One of the measures of the health of a sport is youth participation. As times change and there is more competition for kids’ time, how can you keep them invested in a sport like baseball, which has complex rules and proficiencies? Major League Baseball (MLB) is taking a close look at baseball in America, particularly among young people. Recent measurements show that the number of 6-18 year-olds playing baseball dropped 7% from 2008-2012, and MLB attendance rates overall are down 8% from 2008. While attendance rates have plateaued for several years, they have never fully recovered to the attendance rates of 2007 and 2008.
To combat these declines, MLB looked to their Reviving Baseball in Inner Cities (RBI) program, a sports based youth development program designed to get more young people in urban areas involved with baseball. They wanted to know how they could keep baseball exciting for kids today, while at the same time keeping true to the values that make baseball so special.
To do this, MLB and the RBI program looked to Sports System re-Design (SSrD) – taking what we know about baseball and challenging those truths. How could we make baseball more appealing to young people? What could we change about the structure of youth baseball to help keep kids engaged? In the quest to find these answers, Edgework Consulting, in partnership with Up2Us and the Boston University Institute for Athletic Coach Education, joined over one hundred RBI program administrators and coaches across the nation to brainstorm how best to use sports based youth development to bring baseball back to cities. As a group, we looked at five areas where baseball could stretch to make the game as healthy and appealing as possible:
- Skill Development
- Physical Activity
Everyone at the conference had their own idea of what “baseball” is - the traditions and elements that are essential to the most hallowed of American sports. But we also challenged some of these assumptions and asked: if our intention is to preserve baseball for later, how can we re-design it for kids to help show them what makes it great? Here are a few of the ideas that really stood out to us.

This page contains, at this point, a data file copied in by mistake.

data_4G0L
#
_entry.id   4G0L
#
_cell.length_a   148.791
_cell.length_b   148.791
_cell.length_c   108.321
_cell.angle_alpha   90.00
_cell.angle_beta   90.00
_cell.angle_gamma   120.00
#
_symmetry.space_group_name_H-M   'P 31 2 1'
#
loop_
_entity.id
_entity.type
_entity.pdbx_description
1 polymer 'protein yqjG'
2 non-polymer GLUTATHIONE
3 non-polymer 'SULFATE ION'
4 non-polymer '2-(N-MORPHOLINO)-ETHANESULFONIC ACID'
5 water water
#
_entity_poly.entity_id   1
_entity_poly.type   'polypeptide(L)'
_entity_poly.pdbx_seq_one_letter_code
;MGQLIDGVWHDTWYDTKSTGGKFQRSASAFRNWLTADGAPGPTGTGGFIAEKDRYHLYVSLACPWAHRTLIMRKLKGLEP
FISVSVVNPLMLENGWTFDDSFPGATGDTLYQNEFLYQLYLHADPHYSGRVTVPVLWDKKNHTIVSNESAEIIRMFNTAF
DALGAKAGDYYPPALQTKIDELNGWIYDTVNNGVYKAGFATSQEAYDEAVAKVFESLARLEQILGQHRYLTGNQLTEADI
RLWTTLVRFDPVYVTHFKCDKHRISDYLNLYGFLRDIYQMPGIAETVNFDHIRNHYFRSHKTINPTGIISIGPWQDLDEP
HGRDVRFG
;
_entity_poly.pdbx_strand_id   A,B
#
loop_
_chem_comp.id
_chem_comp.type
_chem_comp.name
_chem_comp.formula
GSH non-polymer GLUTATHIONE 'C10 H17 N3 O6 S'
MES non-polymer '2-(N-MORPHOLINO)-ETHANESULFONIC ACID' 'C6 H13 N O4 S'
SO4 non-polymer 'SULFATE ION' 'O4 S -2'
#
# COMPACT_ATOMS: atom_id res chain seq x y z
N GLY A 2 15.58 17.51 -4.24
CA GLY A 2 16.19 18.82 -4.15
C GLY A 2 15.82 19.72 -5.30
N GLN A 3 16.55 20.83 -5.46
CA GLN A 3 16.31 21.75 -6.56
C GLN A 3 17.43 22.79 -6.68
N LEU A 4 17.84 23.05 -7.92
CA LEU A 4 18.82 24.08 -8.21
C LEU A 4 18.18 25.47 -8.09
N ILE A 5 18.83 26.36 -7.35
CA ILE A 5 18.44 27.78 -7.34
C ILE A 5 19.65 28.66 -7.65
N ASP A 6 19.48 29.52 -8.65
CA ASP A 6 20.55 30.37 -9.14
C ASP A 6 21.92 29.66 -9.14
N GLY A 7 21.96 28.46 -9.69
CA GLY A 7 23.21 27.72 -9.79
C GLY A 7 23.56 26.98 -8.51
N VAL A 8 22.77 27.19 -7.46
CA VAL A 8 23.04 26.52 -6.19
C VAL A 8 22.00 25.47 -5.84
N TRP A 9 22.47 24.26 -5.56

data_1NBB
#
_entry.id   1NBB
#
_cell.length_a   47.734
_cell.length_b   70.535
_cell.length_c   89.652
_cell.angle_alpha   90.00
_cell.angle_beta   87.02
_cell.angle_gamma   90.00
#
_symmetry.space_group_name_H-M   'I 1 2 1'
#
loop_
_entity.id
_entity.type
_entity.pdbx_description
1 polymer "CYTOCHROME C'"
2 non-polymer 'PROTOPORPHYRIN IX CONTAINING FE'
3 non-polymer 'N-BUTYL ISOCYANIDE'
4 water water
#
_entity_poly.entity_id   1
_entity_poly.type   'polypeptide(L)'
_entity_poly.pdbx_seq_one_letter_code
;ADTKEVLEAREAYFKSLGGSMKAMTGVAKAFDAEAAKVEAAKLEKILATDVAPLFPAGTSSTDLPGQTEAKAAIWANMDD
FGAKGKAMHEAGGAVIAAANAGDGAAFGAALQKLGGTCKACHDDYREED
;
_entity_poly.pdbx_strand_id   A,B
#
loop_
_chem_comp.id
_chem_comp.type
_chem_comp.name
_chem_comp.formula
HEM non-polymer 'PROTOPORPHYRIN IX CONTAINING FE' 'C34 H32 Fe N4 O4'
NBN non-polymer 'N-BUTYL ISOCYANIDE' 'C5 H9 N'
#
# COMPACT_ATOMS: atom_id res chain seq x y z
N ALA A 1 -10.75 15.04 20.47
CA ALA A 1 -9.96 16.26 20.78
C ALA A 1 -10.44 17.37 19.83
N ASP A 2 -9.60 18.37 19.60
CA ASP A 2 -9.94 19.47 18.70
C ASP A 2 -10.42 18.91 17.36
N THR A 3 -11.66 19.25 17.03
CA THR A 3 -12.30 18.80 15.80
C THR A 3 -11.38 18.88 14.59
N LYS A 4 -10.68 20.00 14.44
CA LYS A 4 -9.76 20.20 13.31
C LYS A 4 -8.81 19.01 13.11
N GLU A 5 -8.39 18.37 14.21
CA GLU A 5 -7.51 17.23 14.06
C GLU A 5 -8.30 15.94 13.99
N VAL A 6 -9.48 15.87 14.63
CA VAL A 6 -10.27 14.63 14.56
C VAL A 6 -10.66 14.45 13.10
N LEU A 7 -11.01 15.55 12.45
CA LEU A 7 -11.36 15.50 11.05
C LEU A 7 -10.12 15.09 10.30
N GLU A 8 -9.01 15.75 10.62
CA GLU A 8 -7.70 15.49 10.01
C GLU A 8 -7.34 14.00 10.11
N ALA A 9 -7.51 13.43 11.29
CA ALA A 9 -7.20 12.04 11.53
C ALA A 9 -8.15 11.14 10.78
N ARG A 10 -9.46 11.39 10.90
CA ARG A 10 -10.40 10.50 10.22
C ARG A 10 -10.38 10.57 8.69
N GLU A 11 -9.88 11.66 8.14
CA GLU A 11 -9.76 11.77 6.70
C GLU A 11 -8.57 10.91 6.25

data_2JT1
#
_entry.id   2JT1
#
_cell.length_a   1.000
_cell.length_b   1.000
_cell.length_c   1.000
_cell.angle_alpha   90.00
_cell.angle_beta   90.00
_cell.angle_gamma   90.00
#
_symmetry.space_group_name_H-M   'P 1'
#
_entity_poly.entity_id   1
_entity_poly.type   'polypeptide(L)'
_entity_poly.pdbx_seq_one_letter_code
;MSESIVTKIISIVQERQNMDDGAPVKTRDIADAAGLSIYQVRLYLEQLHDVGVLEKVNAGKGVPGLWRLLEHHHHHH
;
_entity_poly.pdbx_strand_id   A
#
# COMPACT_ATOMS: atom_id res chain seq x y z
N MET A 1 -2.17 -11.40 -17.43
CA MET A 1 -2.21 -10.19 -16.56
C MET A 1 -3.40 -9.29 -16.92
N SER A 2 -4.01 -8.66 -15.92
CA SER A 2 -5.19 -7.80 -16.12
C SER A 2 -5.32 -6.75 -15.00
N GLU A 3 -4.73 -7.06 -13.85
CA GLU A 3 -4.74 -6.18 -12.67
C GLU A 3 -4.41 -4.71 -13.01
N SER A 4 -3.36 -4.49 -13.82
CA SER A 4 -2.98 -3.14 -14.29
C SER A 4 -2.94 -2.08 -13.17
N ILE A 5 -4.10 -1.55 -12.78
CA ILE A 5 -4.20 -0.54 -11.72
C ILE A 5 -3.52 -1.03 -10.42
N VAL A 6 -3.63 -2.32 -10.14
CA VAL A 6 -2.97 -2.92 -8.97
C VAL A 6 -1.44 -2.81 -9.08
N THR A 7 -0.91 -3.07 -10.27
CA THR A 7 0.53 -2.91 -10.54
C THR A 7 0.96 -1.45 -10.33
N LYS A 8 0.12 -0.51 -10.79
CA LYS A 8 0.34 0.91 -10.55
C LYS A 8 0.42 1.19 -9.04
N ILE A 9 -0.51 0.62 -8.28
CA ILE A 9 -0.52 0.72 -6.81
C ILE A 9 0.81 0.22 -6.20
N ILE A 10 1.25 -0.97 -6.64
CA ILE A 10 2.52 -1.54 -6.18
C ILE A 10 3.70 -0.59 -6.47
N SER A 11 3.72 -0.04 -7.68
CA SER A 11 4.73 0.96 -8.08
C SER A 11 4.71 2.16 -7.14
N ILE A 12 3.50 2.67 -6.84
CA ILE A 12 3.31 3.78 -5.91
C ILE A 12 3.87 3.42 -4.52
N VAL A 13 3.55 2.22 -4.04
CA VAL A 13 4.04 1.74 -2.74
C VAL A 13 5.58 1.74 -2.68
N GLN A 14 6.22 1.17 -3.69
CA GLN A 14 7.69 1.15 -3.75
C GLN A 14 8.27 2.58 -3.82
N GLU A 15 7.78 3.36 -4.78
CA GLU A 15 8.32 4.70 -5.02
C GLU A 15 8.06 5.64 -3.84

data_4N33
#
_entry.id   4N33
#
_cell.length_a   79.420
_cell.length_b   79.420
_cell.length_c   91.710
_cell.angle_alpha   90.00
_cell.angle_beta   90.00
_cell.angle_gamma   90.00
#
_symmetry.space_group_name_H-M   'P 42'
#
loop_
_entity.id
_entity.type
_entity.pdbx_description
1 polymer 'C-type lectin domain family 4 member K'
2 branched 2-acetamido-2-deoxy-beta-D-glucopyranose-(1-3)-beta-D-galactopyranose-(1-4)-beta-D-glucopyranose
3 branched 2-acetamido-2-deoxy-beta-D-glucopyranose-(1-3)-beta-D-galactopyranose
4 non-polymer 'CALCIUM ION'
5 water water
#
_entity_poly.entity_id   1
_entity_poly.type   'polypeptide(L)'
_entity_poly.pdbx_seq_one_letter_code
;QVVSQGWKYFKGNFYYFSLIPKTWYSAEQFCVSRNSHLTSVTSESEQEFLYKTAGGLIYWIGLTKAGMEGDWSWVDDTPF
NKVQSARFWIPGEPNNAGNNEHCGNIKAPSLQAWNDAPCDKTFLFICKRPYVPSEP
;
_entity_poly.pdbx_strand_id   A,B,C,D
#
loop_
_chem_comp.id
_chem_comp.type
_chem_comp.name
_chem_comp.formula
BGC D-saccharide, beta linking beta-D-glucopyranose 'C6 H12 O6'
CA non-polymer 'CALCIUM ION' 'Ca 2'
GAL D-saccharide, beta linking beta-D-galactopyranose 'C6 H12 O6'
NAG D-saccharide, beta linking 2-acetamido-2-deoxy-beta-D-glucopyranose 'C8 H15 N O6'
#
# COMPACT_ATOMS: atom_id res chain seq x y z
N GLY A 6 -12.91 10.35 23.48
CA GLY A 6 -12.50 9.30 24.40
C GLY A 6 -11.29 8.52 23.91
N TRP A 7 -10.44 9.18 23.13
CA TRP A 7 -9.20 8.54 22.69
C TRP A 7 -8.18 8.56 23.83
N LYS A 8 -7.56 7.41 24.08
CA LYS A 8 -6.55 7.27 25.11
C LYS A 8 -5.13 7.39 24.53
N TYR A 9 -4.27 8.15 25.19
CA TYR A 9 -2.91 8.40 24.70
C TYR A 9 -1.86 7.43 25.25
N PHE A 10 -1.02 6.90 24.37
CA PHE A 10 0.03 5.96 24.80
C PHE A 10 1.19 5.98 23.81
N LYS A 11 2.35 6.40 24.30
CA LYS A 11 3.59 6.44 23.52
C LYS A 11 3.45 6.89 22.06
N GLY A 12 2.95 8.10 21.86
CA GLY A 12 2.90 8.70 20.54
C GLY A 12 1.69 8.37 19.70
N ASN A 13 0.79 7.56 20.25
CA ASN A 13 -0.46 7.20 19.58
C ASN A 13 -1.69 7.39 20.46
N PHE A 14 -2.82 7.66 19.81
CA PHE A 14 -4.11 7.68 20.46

- Have coaches in left and right field to hit balls to the outfielders in between at-bats
- Six batters per inning, every inning, regardless of outs
- Change the scoring system so there are points for fielding
- Change from 9v9 to 6v6
- Time transitions from the dugout to the field, and award points for the faster club
- Teams must have a minimum number of boys and girls on each team
- Reverse the direction of the bases so first base becomes third and third becomes first
- Rotate positions after each inning
- No strikeouts
- Every team makes the playoffs
- Smaller fields for younger players – everyone gets the chance to hit a homerun
- Nine players per roster so everyone gets to play all the time
- Make the games shorter
For each proposed change there was an intended outcome, but many had secondary outcomes as well. If you eliminate strikeouts for younger players, they will learn more about the mechanics of a good swing – a skill development. At the same time it can boost retention as fewer players get discouraged from a night with no hits. And if you make each roster capped at nine, it increases the inclusion as more players get a chance to hit, but it also boosts physical activity from the extra innings each player plays.
Of course not all these rule changes could be implemented – especially as some would contradict each other, but through Sport System re-Design (SSrD), MLB was able to have an honest, thoughtful conversation about their game and what about it they want younger generations to enjoy. While you can use SSrD to target a number of outcomes, MLB looked to use it to boost baseball’s long-term prospects. More kids playing baseball now, means a greater talent pool later, and more fans for life.
This is part of Edgework Consulting’s Sports Based Youth Development series. Each Sports Based Youth Development post is designed to enlighten and inspire new thoughts in the youth sports world. For more entries in the series click here.